Memgraph is a very promising product and I sincerely hope it will mature in the coming years to become an enterprise-ready alternative to Neo4j. I must admit, I really like it. It’s not battle-ready and much in flux but if the Memgraph guys manage to elevate it, it will be stellar.

Before highlighting the objective pro and cons, let me mention the things that I find seducing:

  • they have an amazing collection of articles, not just about Memgraph but about lots of tangential topics.
  • their Discord channel is quite active and the Memgraph folks are highly responsive
  • the strategic choices are just right: the technology, the forward-looking features, the focus on developer features and Cypher as a query language.

Memgraph is also a lot of fun, it invites one to explore and to dive into all sorts of graph applications.

That said, I would not advise any customer to use it. Not yet. After using it for quite a while and in various ways, it’s clear that it will take a few years more to become a good alternative to Neo4j and to effectively do what the documentation mentions. For example, there are tons of articles on all sorts of graph analytic topics but many functions (e.g. cycle detection and other Mage methods) are not properly working. Things also often seem to break down when the graph becomes larger than a few thousand nodes. I did try out, for instance, to analyse the Hetionet dataset (around 2M edges) but it failed miserably. The Memgraph people are helpful but it’s clear it all requires some more TLC.

The same goes for the hosted version, Memgraph Cloud. Various things fail, connections drop randomly and I would not suggest any customer to use it for their running business. Again, I do believe it’s going in the right direction but it ain’t there yet.

On a more factual level, these are the things you need to consider when evaluating Memgraph:



  • Single database, one graph. Not multi-tenant and if you want another graph you need to dump the current one.
  • In-memory means at any instant you have a very fast graph but it’s just one single graph
  • No schema support. No ontology enforced. In this respect, TigerGraph remains pretty much the only (property graph) database doing it right.
  • Linux only with MacOS and Windows via Docker.
  • Low adoption but growing.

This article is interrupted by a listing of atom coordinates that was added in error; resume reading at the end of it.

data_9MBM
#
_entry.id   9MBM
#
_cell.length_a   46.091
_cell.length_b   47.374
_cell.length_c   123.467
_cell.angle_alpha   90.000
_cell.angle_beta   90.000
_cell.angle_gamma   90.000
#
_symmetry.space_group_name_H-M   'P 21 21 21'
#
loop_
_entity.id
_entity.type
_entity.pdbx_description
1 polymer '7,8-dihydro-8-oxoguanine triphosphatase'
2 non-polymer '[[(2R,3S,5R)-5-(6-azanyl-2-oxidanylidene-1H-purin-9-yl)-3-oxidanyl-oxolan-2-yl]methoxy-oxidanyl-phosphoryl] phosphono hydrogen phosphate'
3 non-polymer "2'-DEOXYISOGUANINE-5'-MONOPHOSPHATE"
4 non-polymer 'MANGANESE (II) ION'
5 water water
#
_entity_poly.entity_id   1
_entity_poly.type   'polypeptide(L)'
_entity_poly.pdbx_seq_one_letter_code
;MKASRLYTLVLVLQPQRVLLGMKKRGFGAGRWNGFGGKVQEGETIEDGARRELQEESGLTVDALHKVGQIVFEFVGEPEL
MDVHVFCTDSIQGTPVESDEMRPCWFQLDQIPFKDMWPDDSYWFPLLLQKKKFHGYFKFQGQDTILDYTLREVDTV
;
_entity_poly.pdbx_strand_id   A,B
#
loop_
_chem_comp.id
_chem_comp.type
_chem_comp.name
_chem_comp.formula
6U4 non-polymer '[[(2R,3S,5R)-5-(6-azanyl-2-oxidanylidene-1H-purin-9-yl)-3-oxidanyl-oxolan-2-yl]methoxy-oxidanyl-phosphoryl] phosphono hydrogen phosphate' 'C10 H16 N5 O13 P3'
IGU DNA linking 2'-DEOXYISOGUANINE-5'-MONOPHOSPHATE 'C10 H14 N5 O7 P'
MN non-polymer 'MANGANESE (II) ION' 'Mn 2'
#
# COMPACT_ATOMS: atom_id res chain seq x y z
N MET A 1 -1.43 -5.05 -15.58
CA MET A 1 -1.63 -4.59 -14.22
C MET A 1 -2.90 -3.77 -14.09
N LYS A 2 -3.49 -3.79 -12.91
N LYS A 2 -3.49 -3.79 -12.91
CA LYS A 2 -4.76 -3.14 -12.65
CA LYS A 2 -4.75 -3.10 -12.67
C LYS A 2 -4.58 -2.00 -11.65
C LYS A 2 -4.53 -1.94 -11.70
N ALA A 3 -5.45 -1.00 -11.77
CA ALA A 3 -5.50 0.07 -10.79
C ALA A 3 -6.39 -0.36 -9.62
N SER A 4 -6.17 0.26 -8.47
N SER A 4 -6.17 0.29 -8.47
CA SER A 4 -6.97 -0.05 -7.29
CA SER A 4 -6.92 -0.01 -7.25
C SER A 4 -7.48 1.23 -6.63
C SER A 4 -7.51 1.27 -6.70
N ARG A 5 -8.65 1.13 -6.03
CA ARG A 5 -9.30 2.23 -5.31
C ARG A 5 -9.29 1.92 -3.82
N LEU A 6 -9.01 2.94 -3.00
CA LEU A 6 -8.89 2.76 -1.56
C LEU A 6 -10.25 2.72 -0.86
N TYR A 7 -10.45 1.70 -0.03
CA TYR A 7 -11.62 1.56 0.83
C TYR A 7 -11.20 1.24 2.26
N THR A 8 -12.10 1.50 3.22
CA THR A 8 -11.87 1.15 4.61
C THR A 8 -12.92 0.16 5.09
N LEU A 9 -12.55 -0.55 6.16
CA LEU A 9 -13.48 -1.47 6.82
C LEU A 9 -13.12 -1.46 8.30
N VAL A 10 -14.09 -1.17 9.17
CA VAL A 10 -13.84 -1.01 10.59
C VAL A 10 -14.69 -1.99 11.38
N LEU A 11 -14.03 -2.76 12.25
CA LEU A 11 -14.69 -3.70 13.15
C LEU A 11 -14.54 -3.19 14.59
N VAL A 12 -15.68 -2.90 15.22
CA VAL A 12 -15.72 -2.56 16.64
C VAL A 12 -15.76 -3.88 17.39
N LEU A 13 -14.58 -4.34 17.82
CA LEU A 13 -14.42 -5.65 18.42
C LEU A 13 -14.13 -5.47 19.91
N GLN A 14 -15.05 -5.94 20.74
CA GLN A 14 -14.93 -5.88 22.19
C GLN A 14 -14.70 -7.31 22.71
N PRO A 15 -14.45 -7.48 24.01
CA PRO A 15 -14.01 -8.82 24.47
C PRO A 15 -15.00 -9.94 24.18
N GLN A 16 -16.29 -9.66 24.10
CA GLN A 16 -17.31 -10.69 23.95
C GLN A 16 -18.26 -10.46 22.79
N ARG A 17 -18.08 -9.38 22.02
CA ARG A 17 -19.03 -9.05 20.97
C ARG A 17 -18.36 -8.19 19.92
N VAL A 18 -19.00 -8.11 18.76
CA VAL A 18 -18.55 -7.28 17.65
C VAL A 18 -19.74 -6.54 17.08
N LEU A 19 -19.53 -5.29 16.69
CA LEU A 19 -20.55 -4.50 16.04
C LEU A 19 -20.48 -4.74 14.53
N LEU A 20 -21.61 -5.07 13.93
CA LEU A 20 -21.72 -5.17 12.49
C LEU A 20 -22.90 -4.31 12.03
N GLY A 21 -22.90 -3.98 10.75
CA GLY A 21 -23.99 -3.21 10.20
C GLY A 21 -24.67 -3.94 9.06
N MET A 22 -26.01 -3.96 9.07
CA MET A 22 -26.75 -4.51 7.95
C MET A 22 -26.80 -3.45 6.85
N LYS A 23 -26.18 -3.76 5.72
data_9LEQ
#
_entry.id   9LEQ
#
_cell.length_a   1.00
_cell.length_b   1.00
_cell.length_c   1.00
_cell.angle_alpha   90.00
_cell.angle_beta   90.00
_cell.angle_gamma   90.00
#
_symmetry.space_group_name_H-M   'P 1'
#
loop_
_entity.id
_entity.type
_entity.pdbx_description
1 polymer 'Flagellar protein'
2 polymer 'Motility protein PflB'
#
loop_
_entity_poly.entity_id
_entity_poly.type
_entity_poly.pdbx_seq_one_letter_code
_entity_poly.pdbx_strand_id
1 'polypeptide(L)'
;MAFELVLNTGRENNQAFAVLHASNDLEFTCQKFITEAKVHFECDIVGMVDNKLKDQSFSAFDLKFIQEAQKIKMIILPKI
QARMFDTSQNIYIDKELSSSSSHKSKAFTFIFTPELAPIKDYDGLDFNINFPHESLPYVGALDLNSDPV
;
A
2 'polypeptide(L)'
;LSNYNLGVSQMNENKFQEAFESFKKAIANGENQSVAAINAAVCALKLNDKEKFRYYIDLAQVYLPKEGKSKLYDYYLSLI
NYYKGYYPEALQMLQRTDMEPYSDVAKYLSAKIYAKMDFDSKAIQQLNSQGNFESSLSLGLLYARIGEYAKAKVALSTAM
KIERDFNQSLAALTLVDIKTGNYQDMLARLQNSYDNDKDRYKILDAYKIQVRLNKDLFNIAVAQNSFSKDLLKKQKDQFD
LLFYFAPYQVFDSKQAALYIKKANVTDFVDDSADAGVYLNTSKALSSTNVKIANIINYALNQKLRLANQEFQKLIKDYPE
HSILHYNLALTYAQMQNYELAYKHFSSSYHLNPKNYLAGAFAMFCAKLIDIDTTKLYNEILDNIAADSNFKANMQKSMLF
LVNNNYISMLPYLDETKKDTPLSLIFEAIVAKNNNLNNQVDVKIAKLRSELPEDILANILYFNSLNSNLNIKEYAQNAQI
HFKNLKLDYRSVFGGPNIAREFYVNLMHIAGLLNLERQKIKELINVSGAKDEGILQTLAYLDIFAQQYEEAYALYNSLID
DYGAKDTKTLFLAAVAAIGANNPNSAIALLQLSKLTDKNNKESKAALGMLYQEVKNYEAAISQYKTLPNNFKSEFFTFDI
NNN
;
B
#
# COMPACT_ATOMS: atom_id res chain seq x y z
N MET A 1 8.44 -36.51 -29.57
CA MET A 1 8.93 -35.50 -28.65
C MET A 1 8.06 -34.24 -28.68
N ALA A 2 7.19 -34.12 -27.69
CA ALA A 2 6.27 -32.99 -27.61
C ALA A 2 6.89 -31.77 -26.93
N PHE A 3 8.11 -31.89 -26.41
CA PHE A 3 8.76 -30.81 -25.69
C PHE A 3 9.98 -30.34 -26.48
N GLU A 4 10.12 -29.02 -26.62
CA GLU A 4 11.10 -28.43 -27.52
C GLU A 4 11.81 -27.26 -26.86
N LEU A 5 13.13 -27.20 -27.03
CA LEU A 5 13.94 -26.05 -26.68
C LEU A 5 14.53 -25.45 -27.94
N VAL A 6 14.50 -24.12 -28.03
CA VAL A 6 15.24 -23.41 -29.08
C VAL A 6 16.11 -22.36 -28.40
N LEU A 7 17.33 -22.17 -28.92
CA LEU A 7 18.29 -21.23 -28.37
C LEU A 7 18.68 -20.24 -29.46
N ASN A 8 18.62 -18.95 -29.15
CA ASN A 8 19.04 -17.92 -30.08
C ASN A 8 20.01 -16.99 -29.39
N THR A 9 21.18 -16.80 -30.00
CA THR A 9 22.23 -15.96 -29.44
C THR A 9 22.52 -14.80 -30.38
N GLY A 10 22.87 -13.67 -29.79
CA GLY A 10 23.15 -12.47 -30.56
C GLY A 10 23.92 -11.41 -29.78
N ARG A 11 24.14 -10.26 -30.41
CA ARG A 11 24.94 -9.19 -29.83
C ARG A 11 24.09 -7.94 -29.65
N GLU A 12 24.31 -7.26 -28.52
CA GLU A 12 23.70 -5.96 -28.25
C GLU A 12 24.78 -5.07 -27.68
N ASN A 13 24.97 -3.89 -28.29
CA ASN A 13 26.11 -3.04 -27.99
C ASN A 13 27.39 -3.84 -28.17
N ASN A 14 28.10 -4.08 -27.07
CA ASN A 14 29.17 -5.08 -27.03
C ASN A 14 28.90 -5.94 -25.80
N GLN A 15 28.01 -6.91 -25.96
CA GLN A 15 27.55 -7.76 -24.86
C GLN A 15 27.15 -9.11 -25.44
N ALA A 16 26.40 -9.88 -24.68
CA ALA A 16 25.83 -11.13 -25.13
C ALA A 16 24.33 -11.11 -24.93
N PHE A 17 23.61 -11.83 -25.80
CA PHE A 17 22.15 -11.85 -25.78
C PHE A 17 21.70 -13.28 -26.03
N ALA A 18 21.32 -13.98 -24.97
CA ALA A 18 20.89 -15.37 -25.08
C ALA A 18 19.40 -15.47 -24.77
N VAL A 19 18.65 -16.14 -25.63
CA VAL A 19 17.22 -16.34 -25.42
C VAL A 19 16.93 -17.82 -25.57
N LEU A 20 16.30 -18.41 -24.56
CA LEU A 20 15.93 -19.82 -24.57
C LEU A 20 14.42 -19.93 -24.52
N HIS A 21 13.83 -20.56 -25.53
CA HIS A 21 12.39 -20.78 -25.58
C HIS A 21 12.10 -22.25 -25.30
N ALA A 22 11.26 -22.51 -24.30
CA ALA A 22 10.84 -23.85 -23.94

• Small but strong community support
  • Limited query profiling
  • Missing enterprise breadth and technical solutions (like CDC)

None of the disadvantages are necessarily an issue but the fact that listed features are not always working or fail on (not very) large graphs is something to take serious.

MemGraph is a fantastic graph database with a bright future, it implements OpenCypher and can be an in-place replacement for Neo4j if you are willing to overlook some growing pains. It’s a typical open source (C with serious investors (Microsoft among others) and comes with streaming analytics and heaps of really nice documentation.

The biggest drawback (at this point in time, at least) is the one-database limitation. It holds the graph in memory making it very fast and enabling streaming analytics. Memgraph continuously backs up data to disk with transaction logs and periodic snapshots. On restart, it uses the snapshot and log files to recover its state to what it was before shutting down. So, unlike RedisGraph for instance, in-memory does not mean the data is volatile.

Besides speed, the Python/C++ stack means that writing custom procedures can be written in Python and NetworkX is part of the query language. This is huge productivity gain and appeals to data scientists. Neo4j does not run on GPU and implements its machine learning within the database. Both points render Neo4j weak in a data science context. MemGraph, on the other hand, does run on GPU and its Mage extensions runs outside the database.